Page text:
Business Valuation Is A Highly Specialized Finance Skill.
Therefore, you should only consider highly qualified professionals that perform business appraisals on a full-time basis. You should also be sure the appraiser would complete the assignment according to USPAP (Uniform Standards of Professional Appraisal Practice).
When selecting a business appraiser, look for an appraiser that holds both of these credentials:
- Certified Business Appraiser (CBA) from the Institute of Business Appraisers (IBA)
- Accredited Senior Appraiser (ASA) from the American Society of Appraisers (ASA)
Business valuation experts with both the CBA and ASA certifications are usually full-time professional business appraisers.
Why These Credentials Are Important
Both certifications require specific education and testing in finance and business valuation topics, actual work experience, and peer review of work product. The CBA designation requires a more rigorous peer review of work product that gives some indication of education and ability, and the ASA requires the equivalent of 10,000 hours full-time work experience in Business Valuation giving some indication of experience.
The CBA and ASA designations meet and exceed the IRS requirements for a “Qualified Appraiser. ” The ASA also requires conformity with USPAP (Uniform Standards of Professional Appraisal Practice).
About The USPAP Standards
The Uniform Standards of Professional Appraisal Practice are promulgated by the Appraisal Foundation, which is authorized by congress as the source of appraisal standards and appraiser qualifications in the United States. USPAP covers two main areas in business valuation, development and reporting:
- USPAP Standard 9 covers the development requirements, including through and comprehensive research and analysis of the subject necessary to produce an independent, unbiased, credible result.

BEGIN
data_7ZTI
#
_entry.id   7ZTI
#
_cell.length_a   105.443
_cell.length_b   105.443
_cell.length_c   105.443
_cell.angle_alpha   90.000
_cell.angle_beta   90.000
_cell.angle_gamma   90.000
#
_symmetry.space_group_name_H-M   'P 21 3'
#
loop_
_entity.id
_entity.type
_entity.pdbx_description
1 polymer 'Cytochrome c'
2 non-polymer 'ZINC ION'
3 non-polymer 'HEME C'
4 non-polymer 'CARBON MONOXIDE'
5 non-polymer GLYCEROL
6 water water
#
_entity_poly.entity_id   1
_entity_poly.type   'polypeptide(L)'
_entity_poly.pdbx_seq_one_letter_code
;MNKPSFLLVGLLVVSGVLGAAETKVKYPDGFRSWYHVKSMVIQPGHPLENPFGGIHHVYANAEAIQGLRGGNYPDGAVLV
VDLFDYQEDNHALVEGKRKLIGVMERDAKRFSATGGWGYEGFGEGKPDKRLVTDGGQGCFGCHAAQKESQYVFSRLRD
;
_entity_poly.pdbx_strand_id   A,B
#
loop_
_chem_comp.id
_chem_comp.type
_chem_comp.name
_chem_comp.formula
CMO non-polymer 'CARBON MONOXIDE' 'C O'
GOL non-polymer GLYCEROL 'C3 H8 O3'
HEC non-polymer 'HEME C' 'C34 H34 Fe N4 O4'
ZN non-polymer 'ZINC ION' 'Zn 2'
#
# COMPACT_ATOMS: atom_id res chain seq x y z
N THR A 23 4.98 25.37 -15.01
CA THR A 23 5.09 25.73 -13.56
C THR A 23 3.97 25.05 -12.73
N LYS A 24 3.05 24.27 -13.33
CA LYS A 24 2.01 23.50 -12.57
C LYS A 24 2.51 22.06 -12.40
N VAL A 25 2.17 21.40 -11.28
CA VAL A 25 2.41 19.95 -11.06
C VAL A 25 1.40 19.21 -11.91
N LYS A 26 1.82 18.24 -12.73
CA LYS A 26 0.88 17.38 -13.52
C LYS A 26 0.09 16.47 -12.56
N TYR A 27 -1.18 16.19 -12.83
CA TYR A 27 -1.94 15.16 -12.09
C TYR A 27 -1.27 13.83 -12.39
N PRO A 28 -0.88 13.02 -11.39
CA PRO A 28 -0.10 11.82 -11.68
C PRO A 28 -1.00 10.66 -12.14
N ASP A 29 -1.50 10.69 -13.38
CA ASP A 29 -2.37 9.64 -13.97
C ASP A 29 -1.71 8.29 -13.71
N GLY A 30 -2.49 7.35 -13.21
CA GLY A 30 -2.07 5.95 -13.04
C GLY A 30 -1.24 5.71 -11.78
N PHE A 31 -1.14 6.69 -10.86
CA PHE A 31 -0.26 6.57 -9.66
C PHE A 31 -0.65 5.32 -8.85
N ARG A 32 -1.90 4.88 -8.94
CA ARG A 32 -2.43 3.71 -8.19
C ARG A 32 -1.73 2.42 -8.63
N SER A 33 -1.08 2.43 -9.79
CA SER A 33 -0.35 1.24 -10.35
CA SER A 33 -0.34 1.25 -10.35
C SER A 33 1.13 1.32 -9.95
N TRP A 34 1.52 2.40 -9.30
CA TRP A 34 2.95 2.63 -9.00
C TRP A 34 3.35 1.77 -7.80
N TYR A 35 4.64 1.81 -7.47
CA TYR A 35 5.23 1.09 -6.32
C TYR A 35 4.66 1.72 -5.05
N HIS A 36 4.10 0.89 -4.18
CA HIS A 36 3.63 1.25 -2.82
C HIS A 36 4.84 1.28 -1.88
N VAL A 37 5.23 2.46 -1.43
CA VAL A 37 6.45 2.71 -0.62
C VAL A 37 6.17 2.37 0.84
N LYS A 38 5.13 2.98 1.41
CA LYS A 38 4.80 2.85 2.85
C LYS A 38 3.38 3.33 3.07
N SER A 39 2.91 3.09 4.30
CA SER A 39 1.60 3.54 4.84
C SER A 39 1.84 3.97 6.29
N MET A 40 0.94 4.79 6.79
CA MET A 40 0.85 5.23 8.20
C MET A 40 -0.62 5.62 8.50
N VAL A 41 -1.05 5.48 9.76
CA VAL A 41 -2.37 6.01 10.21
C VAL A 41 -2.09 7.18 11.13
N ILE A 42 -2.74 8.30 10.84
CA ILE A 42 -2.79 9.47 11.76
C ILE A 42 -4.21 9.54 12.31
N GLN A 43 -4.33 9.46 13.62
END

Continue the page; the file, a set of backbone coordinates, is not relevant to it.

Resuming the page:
- USPAP Standard 10 covers reporting, communication of the valuation result, in a manner that is not misleading. Standard 10 provides for two levels of reports, a Restricted Appraisal Report, used when the client is the only reader, and an Appraisal Report, used when the reader is an outside party. The Appraisal Report is intended to provide enough information for the reader to understand the rational for the opinions and conclusions expressed in the report.
A USPAP compliant Appraisal Report presents a thorough analysis in a credible manner that will stand up to scrutiny and cross-examination. In addition, it fully meets the requirements of a “Qualified Appraisal” under IRS regulations.
The USPAP Appraisal Report provides a credible answer that sets reasonable expectations, minimizes negotiations, reduces the risk of audit, wins your case and ultimately saves the client money in the end.
Why Can’t My Accountant (CPA) Do The Valuation?
Business valuation requires specialized finance skills. Accounting and Finance are two related, but very different specialties. In most college and universities, accounting and finance are separate majors. The vast majority of accountants have not had the education and experience necessary to complete a professional business valuation.
While some accountants have received preliminary training in business valuation from either the American Institute of Certified Public Accountants (AICPA) or National Association of Certified Valuation Analysts (NACVA), they typically do simple calculations and summary reports on a part-time basis that do not meet the basic requirements of USPAP.
The client thinks this is going to save them money. However, it does not. What it does is set false expectations that result in longer more difficult negotiations (IRS audit, extended court battle, or difficult sale) – ultimately, costing the client much more money.